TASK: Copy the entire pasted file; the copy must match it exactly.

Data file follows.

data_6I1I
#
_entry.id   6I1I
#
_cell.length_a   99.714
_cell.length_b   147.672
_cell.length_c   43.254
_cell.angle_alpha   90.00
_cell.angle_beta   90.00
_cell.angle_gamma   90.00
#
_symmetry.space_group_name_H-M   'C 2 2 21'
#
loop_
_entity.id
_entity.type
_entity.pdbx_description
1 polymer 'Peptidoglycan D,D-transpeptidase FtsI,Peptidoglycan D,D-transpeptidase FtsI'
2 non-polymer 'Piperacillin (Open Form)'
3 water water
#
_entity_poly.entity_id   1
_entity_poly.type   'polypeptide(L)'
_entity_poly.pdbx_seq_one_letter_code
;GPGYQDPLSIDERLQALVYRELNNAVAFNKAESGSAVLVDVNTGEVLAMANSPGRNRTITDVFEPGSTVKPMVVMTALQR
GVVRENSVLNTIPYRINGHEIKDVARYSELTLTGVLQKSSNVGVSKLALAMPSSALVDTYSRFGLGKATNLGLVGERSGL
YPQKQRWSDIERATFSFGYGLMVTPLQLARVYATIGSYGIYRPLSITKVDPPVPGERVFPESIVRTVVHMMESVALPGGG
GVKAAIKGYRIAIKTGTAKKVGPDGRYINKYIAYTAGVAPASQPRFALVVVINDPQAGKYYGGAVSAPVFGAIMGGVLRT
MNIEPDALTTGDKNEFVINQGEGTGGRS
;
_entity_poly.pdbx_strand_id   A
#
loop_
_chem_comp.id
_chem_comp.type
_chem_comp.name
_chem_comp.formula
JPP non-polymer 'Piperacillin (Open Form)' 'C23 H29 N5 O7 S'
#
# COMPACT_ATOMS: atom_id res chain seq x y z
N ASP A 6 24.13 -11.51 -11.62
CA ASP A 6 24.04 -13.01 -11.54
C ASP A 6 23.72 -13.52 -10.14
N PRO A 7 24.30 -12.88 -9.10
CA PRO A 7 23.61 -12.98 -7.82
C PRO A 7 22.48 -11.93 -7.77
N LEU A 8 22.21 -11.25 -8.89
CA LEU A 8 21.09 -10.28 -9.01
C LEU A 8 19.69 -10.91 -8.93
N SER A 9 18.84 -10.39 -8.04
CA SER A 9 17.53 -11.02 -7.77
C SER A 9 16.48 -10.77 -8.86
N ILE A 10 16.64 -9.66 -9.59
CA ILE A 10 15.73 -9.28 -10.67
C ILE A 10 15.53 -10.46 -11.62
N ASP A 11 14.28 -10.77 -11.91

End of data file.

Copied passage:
data_6I1I
#
_entry.id   6I1I
#
_cell.length_a   99.714
_cell.length_b   147.672
_cell.length_c   43.254
_cell.angle_alpha   90.00
_cell.angle_beta   90.00
_cell.angle_gamma   90.00
#
_symmetry.space_group_name_H-M   'C 2 2 21'
#
loop_
_entity.id
_entity.type
_entity.pdbx_description
1 polymer 'Peptidoglycan D,D-transpeptidase FtsI,Peptidoglycan D,D-transpeptidase FtsI'
2 non-polymer 'Piperacillin (Open Form)'
3 water water
#
_entity_poly.entity_id   1
_entity_poly.type   'polypeptide(L)'
_entity_poly.pdbx_seq_one_letter_code
;GPGYQDPLSIDERLQALVYRELNNAVAFNKAESGSAVLVDVNTGEVLAMANSPGRNRTITDVFEPGSTVKPMVVMTALQR
GVVRENSVLNTIPYRINGHEIKDVARYSELTLTGVLQKSSNVGVSKLALAMPSSALVDTYSRFGLGKATNLGLVGERSGL
YPQKQRWSDIERATFSFGYGLMVTPLQLARVYATIGSYGIYRPLSITKVDPPVPGERVFPESIVRTVVHMMESVALPGGG
GVKAAIKGYRIAIKTGTAKKVGPDGRYINKYIAYTAGVAPASQPRFALVVVINDPQAGKYYGGAVSAPVFGAIMGGVLRT
MNIEPDALTTGDKNEFVINQGEGTGGRS
;
_entity_poly.pdbx_strand_id   A
#
loop_
_chem_comp.id
_chem_comp.type
_chem_comp.name
_chem_comp.formula
JPP non-polymer 'Piperacillin (Open Form)' 'C23 H29 N5 O7 S'
#
# COMPACT_ATOMS: atom_id res chain seq x y z
N ASP A 6 24.13 -11.51 -11.62
CA ASP A 6 24.04 -13.01 -11.54
C ASP A 6 23.72 -13.52 -10.14
N PRO A 7 24.30 -12.88 -9.10
CA PRO A 7 23.61 -12.98 -7.82
C PRO A 7 22.48 -11.93 -7.77
N LEU A 8 22.21 -11.25 -8.89
CA LEU A 8 21.09 -10.28 -9.01
C LEU A 8 19.69 -10.91 -8.93
N SER A 9 18.84 -10.39 -8.04
CA SER A 9 17.53 -11.02 -7.77
C SER A 9 16.48 -10.77 -8.86
N ILE A 10 16.64 -9.66 -9.59
CA ILE A 10 15.73 -9.28 -10.67
C ILE A 10 15.53 -10.46 -11.62
N ASP A 11 14.28 -10.77 -11.91